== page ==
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Book Review: The Majoritarian Myth by Kausik Gangopadhyay


On one hand, it is easy to describe what this book is about. In a nutshell:

The author of the book, Kausik Gangopadhyay, claims that, in the event of a conflict between two or more communities in a body politic (a nation state, country etc.), a certain section of the Left/Liberal media and intelligentsia always looks at the majority as the oppressor, and the minorities as the victims. He refers to this tendency as the majoritarian myth.

Gangopadhyay especially focuses on how the Left Indian media and intellectuals frame Hindu-Muslim communal violence and his book is an attempt to challenge that narrative. One of the positives about Gangopadhyay’s book is that it is written in a simple and clear language. The other positive is that Gangopadhyay correctly explains with clarity how the so-called majority of India, the Hindus, are disadvantaged by the constitution and legal system, the very same constitution and legal system that is biased in favour of, and provides special privileges to the so­called minorities of India.

Understanding the majority-minority problem in Indian society requires conceptual rigour and systematic research. The concepts of majority, minority and interrelated ideas such as majoritarianism and minorityism has a long history within European political science and philosophy.

If one seeks to genuinely understand the phenomenon, it requires multidisciplinary historical research of the development of these concepts in Europe, and how the British incorporated these concepts into the colonial government they set up in India.

The author does discuss the ideas of some famous European thinkers such as Alexis Tocqueville, John Locke, and Antonio Gramsci. The reader would have benefited from a clearer elaboration of how the ideas of these thinkers help us understand majoritarianism and minorityism.

Kaushik Gangopadhyay tries to come up with an alternative hypothesis to explain the conflict between majority and minority communities viz. Linear Theory of Social Evolution (LTSE). This theory, however, does not help us understand the phenomenon of majority-minority conflict. I will examine the concept of LTSE later in this review.

Description of the Topic

Gangopadhyay uses the terms majoritarianism and the majoritarian myth synonymously. The author defines majoritarianism as an idea that claims that in the event of a conflict between a majority and minority population, the majority is always the oppressor, and the minority is always the oppressed. Kausik Gangopadhyay’s alternate hypothesis is that in the event of conflict between two communities, it is not the numerical strength or lack of strength of a community that is the determinant of its oppressor-victim status, but whether or not the community believes in what the author describes as the Linear Theory of Social Evolution (LTSE).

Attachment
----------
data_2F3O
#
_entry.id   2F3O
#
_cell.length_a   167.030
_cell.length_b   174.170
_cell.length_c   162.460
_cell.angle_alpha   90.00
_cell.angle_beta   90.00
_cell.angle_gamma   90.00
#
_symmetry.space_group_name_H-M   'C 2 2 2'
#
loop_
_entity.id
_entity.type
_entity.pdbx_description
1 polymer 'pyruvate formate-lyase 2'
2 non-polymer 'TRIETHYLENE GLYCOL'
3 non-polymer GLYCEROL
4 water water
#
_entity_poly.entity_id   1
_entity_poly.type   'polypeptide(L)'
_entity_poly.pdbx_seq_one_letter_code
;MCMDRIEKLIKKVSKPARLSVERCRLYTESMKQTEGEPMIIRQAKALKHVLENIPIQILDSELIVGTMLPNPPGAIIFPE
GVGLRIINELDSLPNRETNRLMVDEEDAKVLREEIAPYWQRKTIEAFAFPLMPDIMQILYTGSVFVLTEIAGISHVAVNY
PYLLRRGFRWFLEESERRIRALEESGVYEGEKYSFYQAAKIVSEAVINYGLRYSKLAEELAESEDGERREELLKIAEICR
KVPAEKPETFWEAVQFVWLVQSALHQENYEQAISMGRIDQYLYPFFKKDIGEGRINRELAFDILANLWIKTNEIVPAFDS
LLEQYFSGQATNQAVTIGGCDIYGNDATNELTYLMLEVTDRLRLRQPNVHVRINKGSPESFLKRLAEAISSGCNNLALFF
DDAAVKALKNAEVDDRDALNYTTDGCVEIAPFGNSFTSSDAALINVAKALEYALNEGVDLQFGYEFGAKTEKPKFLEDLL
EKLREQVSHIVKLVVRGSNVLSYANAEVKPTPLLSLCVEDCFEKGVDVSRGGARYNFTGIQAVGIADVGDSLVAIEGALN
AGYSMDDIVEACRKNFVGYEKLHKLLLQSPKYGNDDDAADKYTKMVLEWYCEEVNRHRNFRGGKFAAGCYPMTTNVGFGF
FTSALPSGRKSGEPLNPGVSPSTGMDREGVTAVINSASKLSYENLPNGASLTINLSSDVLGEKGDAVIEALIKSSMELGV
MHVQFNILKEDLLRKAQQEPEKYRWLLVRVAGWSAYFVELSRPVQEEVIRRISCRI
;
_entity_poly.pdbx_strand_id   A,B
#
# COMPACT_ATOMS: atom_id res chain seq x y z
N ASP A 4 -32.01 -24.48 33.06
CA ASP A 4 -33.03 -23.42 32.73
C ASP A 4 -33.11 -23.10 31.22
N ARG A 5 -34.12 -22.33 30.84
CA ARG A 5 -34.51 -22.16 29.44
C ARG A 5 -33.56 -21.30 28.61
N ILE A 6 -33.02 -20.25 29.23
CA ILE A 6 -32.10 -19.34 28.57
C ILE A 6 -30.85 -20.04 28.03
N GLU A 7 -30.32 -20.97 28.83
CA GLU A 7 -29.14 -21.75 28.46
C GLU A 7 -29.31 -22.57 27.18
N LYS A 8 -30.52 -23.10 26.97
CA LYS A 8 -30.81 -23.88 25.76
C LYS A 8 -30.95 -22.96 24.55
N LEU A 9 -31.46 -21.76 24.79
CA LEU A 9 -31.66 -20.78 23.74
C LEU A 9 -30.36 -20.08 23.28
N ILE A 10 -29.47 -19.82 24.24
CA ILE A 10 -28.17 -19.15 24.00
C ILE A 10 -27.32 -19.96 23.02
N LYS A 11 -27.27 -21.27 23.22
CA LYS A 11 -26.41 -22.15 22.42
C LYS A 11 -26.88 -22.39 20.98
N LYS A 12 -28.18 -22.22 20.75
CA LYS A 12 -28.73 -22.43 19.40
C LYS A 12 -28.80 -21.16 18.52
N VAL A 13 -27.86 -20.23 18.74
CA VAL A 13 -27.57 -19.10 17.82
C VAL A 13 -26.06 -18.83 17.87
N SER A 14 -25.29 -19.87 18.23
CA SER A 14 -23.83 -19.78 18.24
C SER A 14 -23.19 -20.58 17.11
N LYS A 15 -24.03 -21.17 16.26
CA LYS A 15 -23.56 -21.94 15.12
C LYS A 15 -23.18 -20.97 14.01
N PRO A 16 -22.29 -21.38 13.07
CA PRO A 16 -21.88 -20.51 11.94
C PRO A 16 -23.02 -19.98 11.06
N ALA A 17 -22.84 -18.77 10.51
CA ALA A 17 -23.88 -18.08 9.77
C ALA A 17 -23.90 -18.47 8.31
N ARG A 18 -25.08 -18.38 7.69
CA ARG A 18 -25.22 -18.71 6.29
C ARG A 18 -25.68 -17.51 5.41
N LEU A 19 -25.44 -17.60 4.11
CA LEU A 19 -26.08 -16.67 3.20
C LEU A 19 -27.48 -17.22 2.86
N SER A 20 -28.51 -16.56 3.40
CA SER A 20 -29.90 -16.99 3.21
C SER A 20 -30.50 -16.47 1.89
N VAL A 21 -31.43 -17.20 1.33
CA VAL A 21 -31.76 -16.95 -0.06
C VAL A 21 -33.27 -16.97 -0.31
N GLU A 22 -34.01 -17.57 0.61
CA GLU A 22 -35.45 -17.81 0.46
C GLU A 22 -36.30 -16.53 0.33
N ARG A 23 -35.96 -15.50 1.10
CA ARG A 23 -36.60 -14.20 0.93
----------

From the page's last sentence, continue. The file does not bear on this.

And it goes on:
While the knee jerk tendency to automatically paint the numerical majority as the oppressor (by certain sections of the media and the intellectual class) is a real phenomenon, it is inaccurate to call it majoritarianism. In encyclopaedias and political science textbooks, majoritarianism is defined as an ideology that a majority based on religion, language, nationality or other category of population is entitled to a degree of primacy in society.

But that is a minor quibble. The author does a good job of criticizing the majoritarian myth in the Indian context. He discusses in detail the articles of the constitution such as Article 24 and 28, and makes it clear that the constitution not only privileges the minorities of India, but is explicitly anti-Hindu.

The book could have been even better if it had critically examined the very categories of majority and minority themselves, and whether or not it applied in the Indian context. The minority is defined in some of the legal documents in the West as a group of people who are numerically inferior to the rest of the population in a state, and is in a non-dominant position, and having a collective will to survive and achieve equality. In contrast, the majority is a group of people who are numerically dominant in a state, and have the position of relative agency and power. It is important to keep in mind that the categories of minority and majority are contextual and relational. For example, the Muslim population of India are commonly referred to as the minority. But if Muslims are the minority, who are the majority? If one replies Hindus, then we come to the question of what is Hinduism, and what makes somebody a Hindu?

The author rightly recognizes that the term ‘Hinduism’ is a recent invention that doesn’t precede the nineteenth century and refers to any and all traditions that are not Muslim, Christian, Buddhist or Sikh. The same considerations apply to the category of ‘Hindu’ which is anybody who doesn’t fall into any of the other categories mentioned above. If we drop the term ‘Hindu’ and divide the Hindu population by jatis and sampradayas, then Muslims are not the minority. The reader would have been better served if the above points had been brought out prominently.